It has been claimed that the conlang Kēlen, winner of the 2009 Smiley award, is supposed to challenge Greenberg's universal of always having a noun-verb distinction by eliminating verbs. In light of the fact that Kēlen has a special word-class called relationals, which are four predicating words that take noun phrase arguments, is it not more factual to analyse the relationals of Kēlen as a very limited and closed class of verbs? They do seem to fulfill the same function words called "verbs" do in other languages, and are necessary for predication — another domain typically reserved for verbs (even if we assume zero-copula).

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    It seems like those would count as verbs. It's also possible that it's not advanced enough to really be considered a human language. – curiousdannii Feb 7 '18 at 1:22
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    ”not advanced enough” would be bothering if it would prevent the communication of some concepts; I don't really see the point with "human language". – mklcp Feb 9 '18 at 13:19

Using the Natural Semantic Metalanguage as a good baseline of what a human language can communicate, there are several core verbs:

  • Mental predicates: THINK, KNOW, WANT, FEEL, SEE, HEAR
  • Speech: SAY
  • Actions, events, movement: DO, HAPPEN, MOVE
  • Location, existence, specification: BE (SOMEWHERE), THERE IS, BE (SOMEONE/SOMETHING)

LA is clearly polysemous for THERE IS, BE (SOMEWHERE), BE (SOMEONE/SOMETHING), and probably also marks PART in reverse.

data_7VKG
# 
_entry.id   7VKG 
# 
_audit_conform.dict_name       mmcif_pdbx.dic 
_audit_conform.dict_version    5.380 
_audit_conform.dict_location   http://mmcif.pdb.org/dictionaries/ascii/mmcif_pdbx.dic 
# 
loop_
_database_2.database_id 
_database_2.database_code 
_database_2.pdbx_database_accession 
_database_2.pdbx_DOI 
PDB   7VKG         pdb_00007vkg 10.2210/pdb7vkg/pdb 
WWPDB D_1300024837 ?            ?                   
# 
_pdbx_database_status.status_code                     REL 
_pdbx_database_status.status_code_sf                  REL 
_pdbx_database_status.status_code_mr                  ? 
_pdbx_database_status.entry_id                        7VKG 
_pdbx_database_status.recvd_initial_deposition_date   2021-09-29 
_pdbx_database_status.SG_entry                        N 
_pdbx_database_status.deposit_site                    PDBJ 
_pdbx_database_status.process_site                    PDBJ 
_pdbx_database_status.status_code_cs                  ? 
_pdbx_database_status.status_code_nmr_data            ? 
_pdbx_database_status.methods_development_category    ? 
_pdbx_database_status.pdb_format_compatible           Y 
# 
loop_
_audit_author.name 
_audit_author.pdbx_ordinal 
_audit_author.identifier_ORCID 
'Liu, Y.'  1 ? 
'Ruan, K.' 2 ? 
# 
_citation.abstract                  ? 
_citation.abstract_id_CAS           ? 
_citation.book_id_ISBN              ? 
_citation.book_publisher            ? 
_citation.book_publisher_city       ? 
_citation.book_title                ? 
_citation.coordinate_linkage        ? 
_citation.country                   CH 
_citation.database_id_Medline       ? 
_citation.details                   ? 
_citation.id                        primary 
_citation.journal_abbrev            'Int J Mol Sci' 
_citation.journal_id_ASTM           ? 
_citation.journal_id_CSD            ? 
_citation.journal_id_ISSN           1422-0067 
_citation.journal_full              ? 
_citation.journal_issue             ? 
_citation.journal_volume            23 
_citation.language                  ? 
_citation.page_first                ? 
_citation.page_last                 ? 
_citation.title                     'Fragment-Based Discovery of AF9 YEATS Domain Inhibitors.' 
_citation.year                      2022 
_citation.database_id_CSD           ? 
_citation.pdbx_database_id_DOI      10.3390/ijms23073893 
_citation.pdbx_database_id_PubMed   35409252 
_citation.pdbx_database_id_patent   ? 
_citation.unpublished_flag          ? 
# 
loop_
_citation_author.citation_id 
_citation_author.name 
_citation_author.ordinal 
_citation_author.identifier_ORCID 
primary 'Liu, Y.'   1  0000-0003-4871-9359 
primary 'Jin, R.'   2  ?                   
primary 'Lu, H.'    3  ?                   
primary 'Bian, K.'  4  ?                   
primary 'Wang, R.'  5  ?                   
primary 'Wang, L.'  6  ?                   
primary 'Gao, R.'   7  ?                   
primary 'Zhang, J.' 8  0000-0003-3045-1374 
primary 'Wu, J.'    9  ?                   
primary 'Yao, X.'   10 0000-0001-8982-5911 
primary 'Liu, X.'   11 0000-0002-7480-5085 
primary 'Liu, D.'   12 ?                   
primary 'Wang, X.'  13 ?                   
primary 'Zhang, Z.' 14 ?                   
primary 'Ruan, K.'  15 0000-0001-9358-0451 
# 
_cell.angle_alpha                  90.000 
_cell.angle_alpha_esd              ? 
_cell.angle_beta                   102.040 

NI probably covers DO and MOVE.

SE is even higher level, expressing the verb of give, as well as primes like FEEL and SAY.

So the claim that Kēlen does not have verbs is patently false.

There are in fact natural languages with even more restricted verb inventories than Kēlen, such as Jingulu, which has been analysed as only have verbs for go, come, and do. (I haven't seen an NSM style analysis of Jingulu, I wonder how they would see the verbs like THINK etc being expressed in Jingulu?)

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    (I had known about the first part before you posted your answer, but it was delightful to read the second; thanks!) – Darkgamma Feb 7 '18 at 1:40
  • (Sorry for the late comment, but I just saw this question now.) Re Jingulu, the analysis with only three verbs is debatable. I personally think it would be more accurate to say that Jingulu splits verbs into two classes: a small closed set of inflecting verbs/auxiliaries, which carry inflections for cross-referencing, TAM etc.; and a large open set of uninflecting verbs/coverbs, which carry the semantics. Most verbal notions are expressed by modifing the appropriate inflecting verb by the appropriate coverb. This structure is not an uncommon one in the region. – bradrn Jun 21 at 3:39
  • @bradrn For many linguists, it is precisely the syntactic and morphological behaviour that determines what the word classes are. It's more a matter of preference what to call the coverbs. – curiousdannii Jun 21 at 3:46